Monday, October 28, 2002

Kahaluu resident Jacob Kaio, one of the best bagpipers on the West Coast and the highest ranked bagpiper in Hawaii, was invited to be an observer this past weekend at an invitation-only piping competition at Blair Castle in Scotland.

Isle man earns world
renown in bagpiping

By Genevieve A. Suzuki

Jacob Kaio doesn't fit the image of a man who plays the bagpipes.

The 6-foot-tall, 49-year-old native Hawaiian, who isn't an ounce Scottish, seems like he should be strumming an ukulele rather than puffing away on ivory pipes.

But Kaio is one of the best bagpipers on the West Coast and the highest ranked bagpiper in Hawaii.

He performed so well at this year's Pacific Northwest Highland Games in Seattle that he was invited to be an observer at the Glenfiddich Piping Championship at Blair Castle in Scotland this past weekend.

At the prestigious invitation-only event, Kaio also took several lessons from Roddy MacLeod, the principal of the Scottish National Piping Centre.

"I'm just amazed," said Kaio via telephone from Scotland.

"I never thought this would happen."

Kaio worked hard to achieve his status as a grade two solo competitor, only one step from the top.

"The reason I want to compete is you get a critique sheet," said Kaio, who uses the critiques to improve his playing.

He began entering competitions nine years ago, just one year after he started playing.

"This guy who was teaching me said I would never get anywhere because I can't read music."

After a few months, Kaio decided instead to take lessons from Scottish masters on the mainland. His new teachers told him that he was lucky he could play by ear because bagpipe music needs to be memorized.

When he's home in Kahaluu, Kaio, who has since learned to read music, practices about three hours a day in unusual places, such as graveyards.

"Well, they're not going to yell at me," he said. "I have a good audience."

He also practices often at the Pali Lookout, where he has met several bagpipers on vacation in Hawaii.

"I met an Australian who also plays. He took his pipes out of the car, and we played together," he said.

Kaio, who sees himself as an ambassador for the islands, said he would like to find more Hawaii sponsors to bring professional bagpipers from Scotland.

There are several similarities between the Hawaiian and Scottish cultures, Kaio said.

"It's like how we were banned from hula, the language. The bagpipe was banned as an instrument of war," said Kaio, a nurse who is studying education at the University of Hawaii at Manoa.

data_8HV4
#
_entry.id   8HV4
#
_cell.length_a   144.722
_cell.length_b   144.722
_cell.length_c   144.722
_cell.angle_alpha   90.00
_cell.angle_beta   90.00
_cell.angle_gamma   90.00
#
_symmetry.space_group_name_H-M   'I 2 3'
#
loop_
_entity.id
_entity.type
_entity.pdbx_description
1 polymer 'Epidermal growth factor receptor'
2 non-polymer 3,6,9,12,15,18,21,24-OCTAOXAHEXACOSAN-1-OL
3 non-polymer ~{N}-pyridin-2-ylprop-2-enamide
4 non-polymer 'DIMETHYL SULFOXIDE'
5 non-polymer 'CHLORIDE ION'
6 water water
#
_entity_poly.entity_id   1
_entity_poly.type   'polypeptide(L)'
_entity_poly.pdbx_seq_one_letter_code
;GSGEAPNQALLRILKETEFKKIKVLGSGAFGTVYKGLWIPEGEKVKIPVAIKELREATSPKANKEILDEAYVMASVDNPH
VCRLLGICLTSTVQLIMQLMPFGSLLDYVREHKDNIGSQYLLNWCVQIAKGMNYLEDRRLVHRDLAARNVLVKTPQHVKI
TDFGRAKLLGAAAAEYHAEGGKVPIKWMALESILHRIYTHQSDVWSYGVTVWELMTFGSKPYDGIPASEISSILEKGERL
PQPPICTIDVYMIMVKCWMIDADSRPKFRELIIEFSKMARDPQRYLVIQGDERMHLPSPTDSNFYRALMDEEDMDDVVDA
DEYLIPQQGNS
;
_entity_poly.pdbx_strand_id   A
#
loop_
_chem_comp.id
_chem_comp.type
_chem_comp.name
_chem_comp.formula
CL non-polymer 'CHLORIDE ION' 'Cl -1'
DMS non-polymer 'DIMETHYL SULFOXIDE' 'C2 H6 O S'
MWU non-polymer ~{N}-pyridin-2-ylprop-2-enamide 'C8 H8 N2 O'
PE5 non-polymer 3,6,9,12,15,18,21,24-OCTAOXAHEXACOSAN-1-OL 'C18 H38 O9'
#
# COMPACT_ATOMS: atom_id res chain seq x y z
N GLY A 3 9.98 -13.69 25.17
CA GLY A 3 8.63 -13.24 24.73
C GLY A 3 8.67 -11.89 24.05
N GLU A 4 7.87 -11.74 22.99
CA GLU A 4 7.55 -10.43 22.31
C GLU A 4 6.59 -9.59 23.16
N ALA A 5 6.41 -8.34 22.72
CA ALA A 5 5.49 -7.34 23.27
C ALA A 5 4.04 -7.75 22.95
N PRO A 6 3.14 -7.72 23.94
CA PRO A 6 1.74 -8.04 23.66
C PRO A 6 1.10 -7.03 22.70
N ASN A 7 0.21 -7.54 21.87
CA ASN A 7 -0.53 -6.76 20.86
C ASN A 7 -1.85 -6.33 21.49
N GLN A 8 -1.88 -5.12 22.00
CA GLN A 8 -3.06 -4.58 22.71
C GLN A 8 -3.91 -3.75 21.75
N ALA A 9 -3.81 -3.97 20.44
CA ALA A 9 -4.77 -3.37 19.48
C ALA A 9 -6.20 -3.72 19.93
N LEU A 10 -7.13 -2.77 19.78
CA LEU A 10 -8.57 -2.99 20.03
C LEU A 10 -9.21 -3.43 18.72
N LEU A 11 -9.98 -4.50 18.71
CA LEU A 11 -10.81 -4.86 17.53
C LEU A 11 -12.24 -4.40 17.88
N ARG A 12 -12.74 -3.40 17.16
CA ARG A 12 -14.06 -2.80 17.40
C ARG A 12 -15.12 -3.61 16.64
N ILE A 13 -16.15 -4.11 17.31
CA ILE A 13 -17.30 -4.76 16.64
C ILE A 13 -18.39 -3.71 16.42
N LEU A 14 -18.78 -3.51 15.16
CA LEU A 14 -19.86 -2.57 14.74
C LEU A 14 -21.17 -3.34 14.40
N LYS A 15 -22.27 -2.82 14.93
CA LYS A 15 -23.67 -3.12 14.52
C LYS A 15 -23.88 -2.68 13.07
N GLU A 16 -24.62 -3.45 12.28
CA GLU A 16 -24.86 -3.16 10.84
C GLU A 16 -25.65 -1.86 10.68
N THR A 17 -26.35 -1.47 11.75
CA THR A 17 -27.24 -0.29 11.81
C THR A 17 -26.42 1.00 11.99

The Scottish uniform for a bagpiper is comprised of a kilt, a white shirt, a black tie, and, for formal events, a Prince Charley jacket, according to Kaio, who is the pipe major, or leader, of the Hawaiian Thistle Pipe Band.

Kaio, believed to be the world's first pipe major of Polynesian descent, said he wore a pareo and a lei during picture-taking in Scotland and told his fellow bagpipers, "This is home. This is Hawaii."

Kaio and his band perform at various events including the Honolulu Symphony Fun Run, the Garlic Festival and luaus.

After one of his performances, Kaio said a man approached him about his kilt and asked: "Eh, braddah, how come you wear one dress?" Kaio answered, "Eh, you wear the lava lava, the malo, the pareo, what's the difference?"

Kaio first heard the bagpipes as a 13-year-old paddling down the Ala Wai Canal.

"I heard this strange sound and had to go see what it was," Kaio said. "I knew I wanted to play back then."

It wasn't until Kaio's mother-in-law invited him to her Scottish organization's meeting 26 years later that he had a chance to pick up the bagpipes.

"I said, 'Shoots, I'll go for the free food,'" he said, chuckling.

Kaio is now the vice chieftain of the Caledonian Society of Hawaii and a member of the St. Andrew's Society. He said the Scottish organizations in Hawaii have been great sources of support.

"This one lady, she's Scottish, she asked me, 'So now that you're vice chieftain, what do you expect to get out of this?' I said: 'I expect nothing. I'm trying to give back to the community. You guys gave me the bagpipes,'" Kaio said.

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